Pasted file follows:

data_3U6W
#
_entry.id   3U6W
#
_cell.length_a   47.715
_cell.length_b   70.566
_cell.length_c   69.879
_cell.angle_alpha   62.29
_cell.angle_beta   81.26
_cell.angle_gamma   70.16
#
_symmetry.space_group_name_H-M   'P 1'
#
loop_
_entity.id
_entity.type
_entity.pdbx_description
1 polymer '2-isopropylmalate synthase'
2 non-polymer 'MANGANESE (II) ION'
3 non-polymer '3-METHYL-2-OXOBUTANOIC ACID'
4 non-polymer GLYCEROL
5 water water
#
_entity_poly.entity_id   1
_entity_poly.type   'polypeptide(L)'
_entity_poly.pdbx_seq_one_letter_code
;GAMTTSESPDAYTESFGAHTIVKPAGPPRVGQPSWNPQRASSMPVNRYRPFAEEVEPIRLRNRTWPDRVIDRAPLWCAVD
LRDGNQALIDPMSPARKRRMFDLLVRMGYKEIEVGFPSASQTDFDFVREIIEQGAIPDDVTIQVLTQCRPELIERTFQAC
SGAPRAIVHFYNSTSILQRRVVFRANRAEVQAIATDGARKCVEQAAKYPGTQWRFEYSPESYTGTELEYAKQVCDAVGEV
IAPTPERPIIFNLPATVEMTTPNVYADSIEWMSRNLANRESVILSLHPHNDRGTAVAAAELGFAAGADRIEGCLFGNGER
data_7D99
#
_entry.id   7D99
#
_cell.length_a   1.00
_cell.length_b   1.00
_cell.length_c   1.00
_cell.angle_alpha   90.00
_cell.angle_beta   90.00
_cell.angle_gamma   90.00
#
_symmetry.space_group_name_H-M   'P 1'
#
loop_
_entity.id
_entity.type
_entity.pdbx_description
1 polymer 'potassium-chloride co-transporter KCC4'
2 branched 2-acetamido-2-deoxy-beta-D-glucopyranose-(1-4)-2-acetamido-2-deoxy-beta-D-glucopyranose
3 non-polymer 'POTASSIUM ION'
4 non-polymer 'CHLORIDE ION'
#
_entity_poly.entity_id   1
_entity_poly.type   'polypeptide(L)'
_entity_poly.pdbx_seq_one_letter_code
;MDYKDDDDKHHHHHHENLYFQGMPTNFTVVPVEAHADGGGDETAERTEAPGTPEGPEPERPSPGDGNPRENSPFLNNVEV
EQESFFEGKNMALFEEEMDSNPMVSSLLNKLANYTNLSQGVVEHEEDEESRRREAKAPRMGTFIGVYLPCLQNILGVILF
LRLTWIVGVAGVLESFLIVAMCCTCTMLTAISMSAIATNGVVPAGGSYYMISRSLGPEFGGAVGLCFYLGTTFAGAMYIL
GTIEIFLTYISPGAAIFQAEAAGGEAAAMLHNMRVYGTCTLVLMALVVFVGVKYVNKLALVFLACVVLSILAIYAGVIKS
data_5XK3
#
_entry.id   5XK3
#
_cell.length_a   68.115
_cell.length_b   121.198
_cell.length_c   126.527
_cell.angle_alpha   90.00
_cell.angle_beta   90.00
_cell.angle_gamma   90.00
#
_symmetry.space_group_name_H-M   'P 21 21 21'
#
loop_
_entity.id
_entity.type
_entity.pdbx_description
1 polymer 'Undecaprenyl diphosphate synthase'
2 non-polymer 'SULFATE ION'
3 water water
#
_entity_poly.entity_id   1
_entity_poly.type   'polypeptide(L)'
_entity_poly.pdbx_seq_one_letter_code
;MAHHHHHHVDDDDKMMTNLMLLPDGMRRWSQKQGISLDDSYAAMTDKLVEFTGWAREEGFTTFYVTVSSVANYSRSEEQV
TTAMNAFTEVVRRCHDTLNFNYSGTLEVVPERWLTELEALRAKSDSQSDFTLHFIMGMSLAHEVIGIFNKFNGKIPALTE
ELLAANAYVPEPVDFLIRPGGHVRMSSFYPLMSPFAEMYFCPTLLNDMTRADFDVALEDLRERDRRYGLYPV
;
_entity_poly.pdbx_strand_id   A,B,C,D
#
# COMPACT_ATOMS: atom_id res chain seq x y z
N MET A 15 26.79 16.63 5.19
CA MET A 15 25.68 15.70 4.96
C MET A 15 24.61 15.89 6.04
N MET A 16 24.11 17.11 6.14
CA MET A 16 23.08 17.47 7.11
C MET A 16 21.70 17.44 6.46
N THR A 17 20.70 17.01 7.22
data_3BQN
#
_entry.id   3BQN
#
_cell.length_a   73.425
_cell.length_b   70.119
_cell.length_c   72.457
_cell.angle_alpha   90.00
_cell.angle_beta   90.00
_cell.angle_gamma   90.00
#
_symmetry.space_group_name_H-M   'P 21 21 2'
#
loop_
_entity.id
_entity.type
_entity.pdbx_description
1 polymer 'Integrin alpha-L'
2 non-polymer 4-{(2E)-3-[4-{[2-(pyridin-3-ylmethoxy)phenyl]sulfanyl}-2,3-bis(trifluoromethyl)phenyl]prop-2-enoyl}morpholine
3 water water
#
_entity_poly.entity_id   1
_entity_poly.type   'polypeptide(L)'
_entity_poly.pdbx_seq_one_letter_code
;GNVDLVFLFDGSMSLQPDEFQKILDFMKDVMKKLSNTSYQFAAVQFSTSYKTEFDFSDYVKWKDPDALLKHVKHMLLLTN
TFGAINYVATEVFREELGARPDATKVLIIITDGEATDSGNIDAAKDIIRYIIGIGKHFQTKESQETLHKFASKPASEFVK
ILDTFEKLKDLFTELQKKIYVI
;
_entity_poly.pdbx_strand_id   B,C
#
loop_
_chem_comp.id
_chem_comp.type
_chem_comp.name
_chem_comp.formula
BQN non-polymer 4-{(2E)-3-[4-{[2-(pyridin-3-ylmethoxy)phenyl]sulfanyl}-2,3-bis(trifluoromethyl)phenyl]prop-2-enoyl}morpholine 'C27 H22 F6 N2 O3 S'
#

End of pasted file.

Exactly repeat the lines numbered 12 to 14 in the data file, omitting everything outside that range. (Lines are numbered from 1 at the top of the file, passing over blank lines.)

_symmetry.space_group_name_H-M   'P 1'
#
loop_